But three hours?

Why not get a reservation? Easier said than done. The restaurant takes a limited number -- and for Saturday nights they are gone three months in advance. Those without reservations are lined up when the doors open at 5 to get their names on the waiting list.

On several previous trips to Chicago, we decided not to wait hours. We succeeded in having dinner there one September five years ago -- and that was with sidewalk seating. A year ago, we squeezed in for lunch at the bar on a Saturday.

This time, Madame X and I arrived at 5:30, mentally committed to a long wait. Still, just a half-hour after the doors opened, we were told the wait would be 2-2½ hours. OK, we told ourselves, we can handle that. We were instructed to check back in an hour and pick up a pager device.

That hour was spent in a nearby Irish pub, where I sipped a Harp and watched rugby on TV. (One team wore pink uniforms.)

The next two hours we spent standing at the edge of the packed bar area, sipping wine and getting to know some folks also in the for the long haul. We met a couple from Seattle and another from Milwaukee.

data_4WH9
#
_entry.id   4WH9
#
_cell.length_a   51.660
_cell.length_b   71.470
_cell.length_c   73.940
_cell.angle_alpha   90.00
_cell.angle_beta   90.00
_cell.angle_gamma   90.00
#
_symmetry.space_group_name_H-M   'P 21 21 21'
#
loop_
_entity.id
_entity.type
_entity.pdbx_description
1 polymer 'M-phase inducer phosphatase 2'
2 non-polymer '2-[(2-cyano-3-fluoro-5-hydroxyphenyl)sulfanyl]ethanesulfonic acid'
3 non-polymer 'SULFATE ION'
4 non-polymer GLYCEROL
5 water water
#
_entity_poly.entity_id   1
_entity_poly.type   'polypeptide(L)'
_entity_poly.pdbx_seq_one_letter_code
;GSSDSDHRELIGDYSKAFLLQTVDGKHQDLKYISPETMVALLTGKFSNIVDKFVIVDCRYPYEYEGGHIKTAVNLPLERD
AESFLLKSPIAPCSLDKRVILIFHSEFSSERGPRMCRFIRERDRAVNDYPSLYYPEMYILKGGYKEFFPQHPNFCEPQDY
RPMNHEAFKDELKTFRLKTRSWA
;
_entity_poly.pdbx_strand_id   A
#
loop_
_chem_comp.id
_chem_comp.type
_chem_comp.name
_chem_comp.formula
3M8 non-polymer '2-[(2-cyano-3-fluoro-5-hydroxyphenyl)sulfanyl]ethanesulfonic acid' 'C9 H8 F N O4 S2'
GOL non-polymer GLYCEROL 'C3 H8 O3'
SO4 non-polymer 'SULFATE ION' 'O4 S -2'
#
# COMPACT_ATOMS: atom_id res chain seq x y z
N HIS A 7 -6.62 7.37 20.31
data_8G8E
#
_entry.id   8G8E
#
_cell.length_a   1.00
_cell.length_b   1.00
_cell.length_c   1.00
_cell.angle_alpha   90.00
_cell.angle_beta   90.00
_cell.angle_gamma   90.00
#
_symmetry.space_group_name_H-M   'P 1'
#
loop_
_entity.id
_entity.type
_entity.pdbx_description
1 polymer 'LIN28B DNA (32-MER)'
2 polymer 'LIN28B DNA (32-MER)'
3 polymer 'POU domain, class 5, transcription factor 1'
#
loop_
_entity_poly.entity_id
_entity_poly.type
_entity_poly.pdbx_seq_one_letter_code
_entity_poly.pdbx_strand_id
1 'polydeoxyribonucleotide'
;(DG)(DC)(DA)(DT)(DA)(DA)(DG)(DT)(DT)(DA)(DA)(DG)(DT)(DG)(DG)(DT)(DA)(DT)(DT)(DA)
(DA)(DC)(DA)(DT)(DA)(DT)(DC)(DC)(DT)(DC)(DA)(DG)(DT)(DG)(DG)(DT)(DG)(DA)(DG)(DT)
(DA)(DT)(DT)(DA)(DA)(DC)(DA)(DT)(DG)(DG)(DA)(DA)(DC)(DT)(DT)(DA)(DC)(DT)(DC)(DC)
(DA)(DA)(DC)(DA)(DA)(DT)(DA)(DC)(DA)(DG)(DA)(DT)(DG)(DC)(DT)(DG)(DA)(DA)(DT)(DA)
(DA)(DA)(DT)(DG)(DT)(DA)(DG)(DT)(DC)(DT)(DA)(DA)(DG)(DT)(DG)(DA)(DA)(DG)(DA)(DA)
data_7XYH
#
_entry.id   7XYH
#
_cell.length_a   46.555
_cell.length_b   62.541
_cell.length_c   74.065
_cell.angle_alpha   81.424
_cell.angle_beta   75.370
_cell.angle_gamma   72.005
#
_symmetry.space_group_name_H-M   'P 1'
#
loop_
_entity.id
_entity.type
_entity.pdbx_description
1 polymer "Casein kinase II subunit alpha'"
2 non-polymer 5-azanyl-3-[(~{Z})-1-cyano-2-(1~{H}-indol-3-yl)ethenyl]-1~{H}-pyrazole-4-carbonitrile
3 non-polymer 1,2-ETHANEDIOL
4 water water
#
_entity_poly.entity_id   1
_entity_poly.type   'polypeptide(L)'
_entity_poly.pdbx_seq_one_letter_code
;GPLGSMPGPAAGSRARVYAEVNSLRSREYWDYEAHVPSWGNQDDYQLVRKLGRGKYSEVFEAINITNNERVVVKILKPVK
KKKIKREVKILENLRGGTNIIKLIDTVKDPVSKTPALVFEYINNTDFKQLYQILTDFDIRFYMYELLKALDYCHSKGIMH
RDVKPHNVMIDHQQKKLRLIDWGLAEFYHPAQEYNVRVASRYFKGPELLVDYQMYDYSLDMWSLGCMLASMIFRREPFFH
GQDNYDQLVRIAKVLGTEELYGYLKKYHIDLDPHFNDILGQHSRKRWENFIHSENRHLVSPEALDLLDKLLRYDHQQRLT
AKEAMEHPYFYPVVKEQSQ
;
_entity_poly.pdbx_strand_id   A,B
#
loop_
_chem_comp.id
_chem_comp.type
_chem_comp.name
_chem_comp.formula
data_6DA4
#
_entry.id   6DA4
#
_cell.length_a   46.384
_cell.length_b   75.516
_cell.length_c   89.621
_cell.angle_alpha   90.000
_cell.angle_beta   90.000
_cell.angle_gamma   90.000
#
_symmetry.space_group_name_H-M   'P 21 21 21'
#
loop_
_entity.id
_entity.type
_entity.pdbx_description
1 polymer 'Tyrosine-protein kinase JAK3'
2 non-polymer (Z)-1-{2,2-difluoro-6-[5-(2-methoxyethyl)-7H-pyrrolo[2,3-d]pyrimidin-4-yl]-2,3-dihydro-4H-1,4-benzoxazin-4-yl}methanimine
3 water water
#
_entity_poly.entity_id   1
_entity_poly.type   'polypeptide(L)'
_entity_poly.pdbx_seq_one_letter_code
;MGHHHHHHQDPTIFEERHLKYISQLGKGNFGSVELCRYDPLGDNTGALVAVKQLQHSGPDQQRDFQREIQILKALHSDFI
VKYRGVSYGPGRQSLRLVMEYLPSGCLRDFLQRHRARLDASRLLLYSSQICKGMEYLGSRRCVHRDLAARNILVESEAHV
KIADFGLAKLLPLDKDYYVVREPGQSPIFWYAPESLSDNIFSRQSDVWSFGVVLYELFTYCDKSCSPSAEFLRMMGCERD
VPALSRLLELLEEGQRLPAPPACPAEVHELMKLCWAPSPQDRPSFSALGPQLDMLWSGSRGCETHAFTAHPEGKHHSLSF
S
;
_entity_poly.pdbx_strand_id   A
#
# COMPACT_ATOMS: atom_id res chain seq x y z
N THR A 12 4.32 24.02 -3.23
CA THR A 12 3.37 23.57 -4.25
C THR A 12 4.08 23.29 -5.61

After three hours, the Milwaukee couple and we agreed to the manager's offer of seats at the cooks' counter -- a bar-like arrangement overlooking the cappuccino machine and next to the cooks' area. Any port in a storm.

The food was excellent. (I had steak strips with a delicious salsa.) Service was fine.

But was it worth three hours? I don't think any restaurant is worth that long a wait. But we were determined to eat at Frontera Grill that evening. Plus, I got a blog item out of it.